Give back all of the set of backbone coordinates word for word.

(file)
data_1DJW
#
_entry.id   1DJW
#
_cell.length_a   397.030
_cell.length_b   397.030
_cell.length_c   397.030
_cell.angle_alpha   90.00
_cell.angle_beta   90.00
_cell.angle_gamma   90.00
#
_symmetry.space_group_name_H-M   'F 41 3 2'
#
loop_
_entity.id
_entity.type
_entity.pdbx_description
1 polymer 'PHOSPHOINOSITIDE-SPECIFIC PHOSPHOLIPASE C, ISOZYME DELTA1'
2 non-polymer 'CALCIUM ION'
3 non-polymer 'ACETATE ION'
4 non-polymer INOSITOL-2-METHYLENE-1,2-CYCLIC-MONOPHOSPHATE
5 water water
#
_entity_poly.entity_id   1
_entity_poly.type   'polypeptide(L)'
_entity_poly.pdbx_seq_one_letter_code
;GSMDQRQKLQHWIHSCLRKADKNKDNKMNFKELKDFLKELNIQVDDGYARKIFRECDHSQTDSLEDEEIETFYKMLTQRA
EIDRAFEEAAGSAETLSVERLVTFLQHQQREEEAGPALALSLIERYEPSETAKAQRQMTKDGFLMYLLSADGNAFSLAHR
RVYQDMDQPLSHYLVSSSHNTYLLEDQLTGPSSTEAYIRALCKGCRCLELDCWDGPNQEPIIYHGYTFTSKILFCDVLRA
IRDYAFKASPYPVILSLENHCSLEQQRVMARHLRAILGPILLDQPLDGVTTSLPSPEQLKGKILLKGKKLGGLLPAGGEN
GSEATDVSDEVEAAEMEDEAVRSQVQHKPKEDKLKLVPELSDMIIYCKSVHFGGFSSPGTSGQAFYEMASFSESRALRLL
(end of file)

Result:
data_1DJW
#
_entry.id   1DJW
#
_cell.length_a   397.030
_cell.length_b   397.030
_cell.length_c   397.030
_cell.angle_alpha   90.00
_cell.angle_beta   90.00
_cell.angle_gamma   90.00
#
_symmetry.space_group_name_H-M   'F 41 3 2'
#
loop_
_entity.id
_entity.type
_entity.pdbx_description
1 polymer 'PHOSPHOINOSITIDE-SPECIFIC PHOSPHOLIPASE C, ISOZYME DELTA1'
2 non-polymer 'CALCIUM ION'
3 non-polymer 'ACETATE ION'
4 non-polymer INOSITOL-2-METHYLENE-1,2-CYCLIC-MONOPHOSPHATE
5 water water
#
_entity_poly.entity_id   1
_entity_poly.type   'polypeptide(L)'
_entity_poly.pdbx_seq_one_letter_code
;GSMDQRQKLQHWIHSCLRKADKNKDNKMNFKELKDFLKELNIQVDDGYARKIFRECDHSQTDSLEDEEIETFYKMLTQRA
EIDRAFEEAAGSAETLSVERLVTFLQHQQREEEAGPALALSLIERYEPSETAKAQRQMTKDGFLMYLLSADGNAFSLAHR
RVYQDMDQPLSHYLVSSSHNTYLLEDQLTGPSSTEAYIRALCKGCRCLELDCWDGPNQEPIIYHGYTFTSKILFCDVLRA
IRDYAFKASPYPVILSLENHCSLEQQRVMARHLRAILGPILLDQPLDGVTTSLPSPEQLKGKILLKGKKLGGLLPAGGEN
GSEATDVSDEVEAAEMEDEAVRSQVQHKPKEDKLKLVPELSDMIIYCKSVHFGGFSSPGTSGQAFYEMASFSESRALRLL